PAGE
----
...it helps to draw a schematic of it in a straight-line.

East-West ... North-South etc.

You could consider modeling a short-tunnel between the in/out staging-areas, to emphasize the fact that they are not REALY connected in operational terms.

That piece of track is there to facilitate having fun running trains round & round.
Operationaly though, that section of track doesn't REALY exist !!

:moose:

Si.



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' Mysterious Moose Mountain ' - 1:35n2 - pt.II
http://www.freerails.com/view_topic.php?id=7318&forum_id=17&page=1

' M:R:W Motor Speedway !!! ' - 1:32 Slotcar Racing Layout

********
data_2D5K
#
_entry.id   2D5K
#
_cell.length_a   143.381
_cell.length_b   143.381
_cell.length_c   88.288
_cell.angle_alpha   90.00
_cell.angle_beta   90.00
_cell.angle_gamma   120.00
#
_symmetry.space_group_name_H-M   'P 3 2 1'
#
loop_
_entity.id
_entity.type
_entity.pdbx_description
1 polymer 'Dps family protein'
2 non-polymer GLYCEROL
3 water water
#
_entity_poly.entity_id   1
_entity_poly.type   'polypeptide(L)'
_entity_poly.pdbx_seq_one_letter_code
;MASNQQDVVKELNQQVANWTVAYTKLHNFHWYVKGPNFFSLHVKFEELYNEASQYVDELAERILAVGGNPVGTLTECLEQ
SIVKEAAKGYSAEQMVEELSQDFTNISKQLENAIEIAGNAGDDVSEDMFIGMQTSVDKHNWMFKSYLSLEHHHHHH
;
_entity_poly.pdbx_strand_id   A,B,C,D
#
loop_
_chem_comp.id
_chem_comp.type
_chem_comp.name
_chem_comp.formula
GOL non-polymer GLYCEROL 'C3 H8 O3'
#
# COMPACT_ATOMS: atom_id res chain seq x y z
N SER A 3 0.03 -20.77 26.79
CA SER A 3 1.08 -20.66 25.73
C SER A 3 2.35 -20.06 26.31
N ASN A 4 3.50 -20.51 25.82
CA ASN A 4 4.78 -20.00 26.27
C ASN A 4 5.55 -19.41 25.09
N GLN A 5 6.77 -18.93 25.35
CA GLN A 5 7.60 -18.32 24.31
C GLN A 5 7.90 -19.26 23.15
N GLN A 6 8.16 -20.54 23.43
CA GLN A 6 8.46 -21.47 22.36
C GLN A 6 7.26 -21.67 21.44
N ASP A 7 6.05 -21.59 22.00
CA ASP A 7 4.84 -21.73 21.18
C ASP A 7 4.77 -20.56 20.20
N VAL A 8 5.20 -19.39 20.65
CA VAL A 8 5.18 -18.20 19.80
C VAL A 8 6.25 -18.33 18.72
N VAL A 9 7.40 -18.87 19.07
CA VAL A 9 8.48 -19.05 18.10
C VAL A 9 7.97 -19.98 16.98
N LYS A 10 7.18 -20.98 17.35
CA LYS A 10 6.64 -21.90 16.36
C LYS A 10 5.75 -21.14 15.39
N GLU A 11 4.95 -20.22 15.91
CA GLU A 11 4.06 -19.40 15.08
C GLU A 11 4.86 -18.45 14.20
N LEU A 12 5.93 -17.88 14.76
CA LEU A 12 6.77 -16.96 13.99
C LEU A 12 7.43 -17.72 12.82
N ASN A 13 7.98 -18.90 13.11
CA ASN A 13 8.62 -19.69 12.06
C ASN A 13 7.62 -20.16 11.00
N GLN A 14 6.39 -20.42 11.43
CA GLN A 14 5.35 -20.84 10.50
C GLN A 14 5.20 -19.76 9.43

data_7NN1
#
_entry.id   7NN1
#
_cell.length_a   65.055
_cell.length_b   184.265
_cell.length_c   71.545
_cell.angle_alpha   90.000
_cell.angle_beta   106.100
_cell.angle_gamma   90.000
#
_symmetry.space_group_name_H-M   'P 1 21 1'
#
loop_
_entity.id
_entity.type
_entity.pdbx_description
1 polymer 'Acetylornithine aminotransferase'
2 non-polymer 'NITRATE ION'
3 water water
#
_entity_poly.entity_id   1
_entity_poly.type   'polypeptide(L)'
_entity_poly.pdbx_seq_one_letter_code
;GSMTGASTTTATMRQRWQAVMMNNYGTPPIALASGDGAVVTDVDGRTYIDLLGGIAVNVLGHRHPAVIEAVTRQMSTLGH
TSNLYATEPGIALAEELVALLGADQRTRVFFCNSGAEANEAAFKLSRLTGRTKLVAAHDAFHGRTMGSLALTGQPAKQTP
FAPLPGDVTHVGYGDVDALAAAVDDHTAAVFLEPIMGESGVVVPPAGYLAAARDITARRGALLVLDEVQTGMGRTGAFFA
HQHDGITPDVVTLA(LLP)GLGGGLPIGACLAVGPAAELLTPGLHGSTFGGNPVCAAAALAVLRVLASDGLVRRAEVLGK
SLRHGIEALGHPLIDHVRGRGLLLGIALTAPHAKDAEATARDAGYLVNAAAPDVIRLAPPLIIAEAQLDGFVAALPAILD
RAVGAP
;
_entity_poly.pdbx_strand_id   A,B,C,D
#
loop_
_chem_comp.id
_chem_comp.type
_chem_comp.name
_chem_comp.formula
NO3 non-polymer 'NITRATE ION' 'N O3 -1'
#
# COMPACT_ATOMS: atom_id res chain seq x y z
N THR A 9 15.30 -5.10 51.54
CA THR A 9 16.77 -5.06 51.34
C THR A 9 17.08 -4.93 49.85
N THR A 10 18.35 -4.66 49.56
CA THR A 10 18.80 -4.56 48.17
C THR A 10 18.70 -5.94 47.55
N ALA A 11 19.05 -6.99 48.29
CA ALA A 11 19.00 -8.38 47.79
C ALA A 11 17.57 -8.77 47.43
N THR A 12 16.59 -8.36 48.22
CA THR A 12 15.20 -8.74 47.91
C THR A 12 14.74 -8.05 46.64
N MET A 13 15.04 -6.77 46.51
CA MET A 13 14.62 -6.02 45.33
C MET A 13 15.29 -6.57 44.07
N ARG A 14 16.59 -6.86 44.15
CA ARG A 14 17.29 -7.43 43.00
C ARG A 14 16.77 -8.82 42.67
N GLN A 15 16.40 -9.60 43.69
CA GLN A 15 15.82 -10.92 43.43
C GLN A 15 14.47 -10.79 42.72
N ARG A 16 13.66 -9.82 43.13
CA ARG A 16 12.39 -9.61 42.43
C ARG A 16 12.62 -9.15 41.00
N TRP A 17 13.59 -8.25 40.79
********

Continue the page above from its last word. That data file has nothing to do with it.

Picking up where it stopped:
http://www.slotforum.com/forums/index.php?showtopic=59295&st=0&a
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 Posted: Fri Sep 23rd, 2016 04:03 am
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Scott G
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Yes indeed I was actually thinking the same thing. In one of my ramblings in a post on the mrhmag.com forum, I kind of came to that conclusion myself. Moving the mandatory tunnel to cover that bit of connection would make a lot of sense.

I watched a great video series on timetable operations on youtube, https://www.youtube.com/watch?v=ofmoNIAWUBI

It really piqued my interest in prototypical operations. He shows you how to visualize your railroad as a simple linear diagram, kind of like you are talking about.

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 Posted: Fri Sep 23rd, 2016 04:10 am
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oztrainz